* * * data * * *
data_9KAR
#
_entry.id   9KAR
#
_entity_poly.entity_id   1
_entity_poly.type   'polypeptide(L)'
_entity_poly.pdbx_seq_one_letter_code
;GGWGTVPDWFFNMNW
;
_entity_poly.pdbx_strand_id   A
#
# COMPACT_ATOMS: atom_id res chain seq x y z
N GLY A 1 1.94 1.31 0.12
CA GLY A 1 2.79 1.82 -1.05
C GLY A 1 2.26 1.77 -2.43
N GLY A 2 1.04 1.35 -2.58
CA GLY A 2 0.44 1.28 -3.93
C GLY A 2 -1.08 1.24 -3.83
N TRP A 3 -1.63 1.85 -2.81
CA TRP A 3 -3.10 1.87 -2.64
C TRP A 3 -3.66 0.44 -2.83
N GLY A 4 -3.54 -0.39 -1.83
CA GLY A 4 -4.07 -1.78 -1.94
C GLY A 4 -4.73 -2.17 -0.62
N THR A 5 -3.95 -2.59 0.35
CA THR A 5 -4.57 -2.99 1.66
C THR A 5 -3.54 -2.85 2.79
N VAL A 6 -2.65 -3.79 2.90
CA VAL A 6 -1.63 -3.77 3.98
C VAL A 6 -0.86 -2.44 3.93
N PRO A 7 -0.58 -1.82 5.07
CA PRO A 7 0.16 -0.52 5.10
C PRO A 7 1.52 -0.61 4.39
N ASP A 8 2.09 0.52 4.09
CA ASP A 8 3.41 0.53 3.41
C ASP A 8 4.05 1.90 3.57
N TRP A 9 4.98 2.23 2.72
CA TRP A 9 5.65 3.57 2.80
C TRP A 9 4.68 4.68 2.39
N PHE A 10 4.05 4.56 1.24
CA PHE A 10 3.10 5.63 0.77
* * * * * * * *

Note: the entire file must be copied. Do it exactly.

data_9KAR
#
_entry.id   9KAR
#
_entity_poly.entity_id   1
_entity_poly.type   'polypeptide(L)'
_entity_poly.pdbx_seq_one_letter_code
;GGWGTVPDWFFNMNW
;
_entity_poly.pdbx_strand_id   A
#
# COMPACT_ATOMS: atom_id res chain seq x y z
N GLY A 1 1.94 1.31 0.12
CA GLY A 1 2.79 1.82 -1.05
C GLY A 1 2.26 1.77 -2.43
N GLY A 2 1.04 1.35 -2.58
CA GLY A 2 0.44 1.28 -3.93
C GLY A 2 -1.08 1.24 -3.83
N TRP A 3 -1.63 1.85 -2.81
CA TRP A 3 -3.10 1.87 -2.64
C TRP A 3 -3.66 0.44 -2.83
N GLY A 4 -3.54 -0.39 -1.83
CA GLY A 4 -4.07 -1.78 -1.94
C GLY A 4 -4.73 -2.17 -0.62
N THR A 5 -3.95 -2.59 0.35
CA THR A 5 -4.57 -2.99 1.66
C THR A 5 -3.54 -2.85 2.79
N VAL A 6 -2.65 -3.79 2.90
CA VAL A 6 -1.63 -3.77 3.98
C VAL A 6 -0.86 -2.44 3.93
N PRO A 7 -0.58 -1.82 5.07
CA PRO A 7 0.16 -0.52 5.10
C PRO A 7 1.52 -0.61 4.39
N ASP A 8 2.09 0.52 4.09
CA ASP A 8 3.41 0.53 3.41
C ASP A 8 4.05 1.90 3.57
N TRP A 9 4.98 2.23 2.72
CA TRP A 9 5.65 3.57 2.80
C TRP A 9 4.68 4.68 2.39
N PHE A 10 4.05 4.56 1.24
CA PHE A 10 3.10 5.63 0.77